2. WTI Crude has already given up another -3.1% to start this week and is already -11.4% YTD
  3. Whoever bought me the falling steak knives catching set for my birthday isn’t invited to next year’s party


In other words, you and I are having a great time to start 2015. Consensus Macro is not. And that’s mainly because consensus does predictable things as a global growth, inflation, and demographic cycle ages past a long-term cyclical peak.


Before I leave the keyboard this morning, here are some other big movers in Global Macro from last week that you need to keep front and center ahead of the BOJ and ECB central planning decisions this week:


  1. The Euro (vs. USD) was -2.3% last wk and signaled immediate-term TRADE oversold at $1.15
  2. Gold ripped +5% last week and is showing follow-through, up another +1.3% this a.m. to $1291
  3. Dr. Copper got blasted for another -5% #deflation last week and is down again this morning to $2.56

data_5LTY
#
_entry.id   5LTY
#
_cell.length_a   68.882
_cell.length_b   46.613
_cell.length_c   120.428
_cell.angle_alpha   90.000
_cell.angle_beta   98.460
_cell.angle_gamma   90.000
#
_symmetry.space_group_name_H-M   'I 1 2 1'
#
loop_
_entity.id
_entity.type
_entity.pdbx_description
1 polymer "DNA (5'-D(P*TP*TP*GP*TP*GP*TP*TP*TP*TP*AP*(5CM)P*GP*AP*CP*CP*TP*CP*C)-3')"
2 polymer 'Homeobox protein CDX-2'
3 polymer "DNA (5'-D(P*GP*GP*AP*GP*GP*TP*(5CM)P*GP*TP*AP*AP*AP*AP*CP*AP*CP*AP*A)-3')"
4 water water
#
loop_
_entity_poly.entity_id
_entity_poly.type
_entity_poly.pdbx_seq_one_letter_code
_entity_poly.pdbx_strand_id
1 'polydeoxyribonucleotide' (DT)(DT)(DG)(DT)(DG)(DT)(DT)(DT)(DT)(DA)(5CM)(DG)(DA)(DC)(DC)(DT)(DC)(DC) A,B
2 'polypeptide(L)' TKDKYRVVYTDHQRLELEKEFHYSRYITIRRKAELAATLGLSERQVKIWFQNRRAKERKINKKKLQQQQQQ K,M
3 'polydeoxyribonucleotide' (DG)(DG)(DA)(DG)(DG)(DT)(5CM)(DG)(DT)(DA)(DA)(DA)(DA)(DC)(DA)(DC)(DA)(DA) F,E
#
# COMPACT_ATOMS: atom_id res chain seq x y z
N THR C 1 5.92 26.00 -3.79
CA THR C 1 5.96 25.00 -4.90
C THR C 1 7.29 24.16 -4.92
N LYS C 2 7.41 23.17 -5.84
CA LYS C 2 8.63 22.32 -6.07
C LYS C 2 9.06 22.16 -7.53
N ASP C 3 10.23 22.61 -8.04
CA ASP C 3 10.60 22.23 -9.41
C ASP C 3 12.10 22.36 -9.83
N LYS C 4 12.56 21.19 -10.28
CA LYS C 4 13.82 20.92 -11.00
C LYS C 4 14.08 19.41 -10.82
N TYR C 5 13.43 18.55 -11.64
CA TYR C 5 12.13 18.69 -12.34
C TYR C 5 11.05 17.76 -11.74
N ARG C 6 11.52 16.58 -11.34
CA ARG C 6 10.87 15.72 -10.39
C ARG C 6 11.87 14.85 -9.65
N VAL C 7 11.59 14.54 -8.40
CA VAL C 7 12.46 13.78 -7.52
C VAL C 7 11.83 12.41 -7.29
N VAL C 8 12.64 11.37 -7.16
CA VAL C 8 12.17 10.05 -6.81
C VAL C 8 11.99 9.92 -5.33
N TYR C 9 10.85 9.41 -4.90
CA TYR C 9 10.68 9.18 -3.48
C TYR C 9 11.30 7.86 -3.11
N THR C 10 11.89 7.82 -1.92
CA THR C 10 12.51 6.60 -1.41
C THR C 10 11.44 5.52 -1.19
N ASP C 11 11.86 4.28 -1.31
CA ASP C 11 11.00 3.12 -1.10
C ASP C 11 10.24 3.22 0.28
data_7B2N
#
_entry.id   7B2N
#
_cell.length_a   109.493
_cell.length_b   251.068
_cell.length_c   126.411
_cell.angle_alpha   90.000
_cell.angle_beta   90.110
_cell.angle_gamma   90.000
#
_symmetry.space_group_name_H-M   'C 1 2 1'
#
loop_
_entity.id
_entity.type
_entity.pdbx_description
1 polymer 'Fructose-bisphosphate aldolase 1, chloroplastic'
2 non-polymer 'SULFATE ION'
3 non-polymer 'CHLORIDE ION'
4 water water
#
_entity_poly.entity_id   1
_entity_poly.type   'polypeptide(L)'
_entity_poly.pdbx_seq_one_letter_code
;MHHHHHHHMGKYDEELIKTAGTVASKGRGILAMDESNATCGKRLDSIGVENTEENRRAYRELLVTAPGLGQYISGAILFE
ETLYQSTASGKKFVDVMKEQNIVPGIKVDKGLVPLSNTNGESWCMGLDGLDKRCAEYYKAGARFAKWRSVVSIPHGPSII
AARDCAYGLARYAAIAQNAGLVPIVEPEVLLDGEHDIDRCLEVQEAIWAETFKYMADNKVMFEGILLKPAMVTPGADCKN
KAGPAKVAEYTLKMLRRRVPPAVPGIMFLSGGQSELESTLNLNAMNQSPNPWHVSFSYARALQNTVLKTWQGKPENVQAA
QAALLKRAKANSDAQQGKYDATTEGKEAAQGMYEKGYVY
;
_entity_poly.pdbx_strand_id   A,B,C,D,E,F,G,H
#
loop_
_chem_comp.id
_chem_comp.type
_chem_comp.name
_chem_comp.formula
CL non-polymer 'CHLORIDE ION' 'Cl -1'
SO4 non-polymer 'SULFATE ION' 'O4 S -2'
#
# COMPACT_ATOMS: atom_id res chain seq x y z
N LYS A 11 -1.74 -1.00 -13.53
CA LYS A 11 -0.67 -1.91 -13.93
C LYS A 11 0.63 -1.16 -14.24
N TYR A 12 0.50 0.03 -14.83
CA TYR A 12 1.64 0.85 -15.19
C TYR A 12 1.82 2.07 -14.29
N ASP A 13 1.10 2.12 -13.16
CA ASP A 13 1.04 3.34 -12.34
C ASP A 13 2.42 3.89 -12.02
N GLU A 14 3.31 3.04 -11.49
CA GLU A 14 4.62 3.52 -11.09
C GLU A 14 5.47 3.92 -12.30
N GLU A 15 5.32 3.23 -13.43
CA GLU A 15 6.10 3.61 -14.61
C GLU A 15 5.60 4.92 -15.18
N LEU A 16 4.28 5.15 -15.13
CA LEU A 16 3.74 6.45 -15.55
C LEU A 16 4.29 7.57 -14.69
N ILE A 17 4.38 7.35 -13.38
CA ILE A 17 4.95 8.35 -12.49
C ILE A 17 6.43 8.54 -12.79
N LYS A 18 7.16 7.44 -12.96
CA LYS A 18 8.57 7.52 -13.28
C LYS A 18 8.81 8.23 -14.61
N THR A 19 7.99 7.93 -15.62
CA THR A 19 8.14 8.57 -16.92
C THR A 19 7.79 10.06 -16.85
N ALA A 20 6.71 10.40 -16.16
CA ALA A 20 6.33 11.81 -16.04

Of all that, what matters most?


All of it does. It’s interconnected. And I think it’s suggesting that Mario Draghi might not be able to deliver the Policy To Inflate drugs that central planning fans are begging for on Thursday.


Any short-term bottom in Euros = Down Dollar (from overbought highs) – and Gold loves nothing more than Down Dollar + Down Rates, at the same time.


Our immediate-term Global Macro Risk Ranges are now:


UST 10yr Yield 1.76-1.90%

SPX 1984-2037
USD 91.94-93.11

EUR/USD 1.15-1.19

Gold 1235-1297

Copper 2.48-2.65


Best of luck out there this week,



Keith R. McCullough
Chief Executive Officer


Predicting Age - 01.20.15 Chart

Cartoon of the Day: Groundhog Day for the Fed

Cartoon of the Day: Groundhog Day for the Fed - Groundhog cartoon 02.02.2015


Expect more of the same from the world’s unelected central planners including America’s own Fed chief Janet Yellen.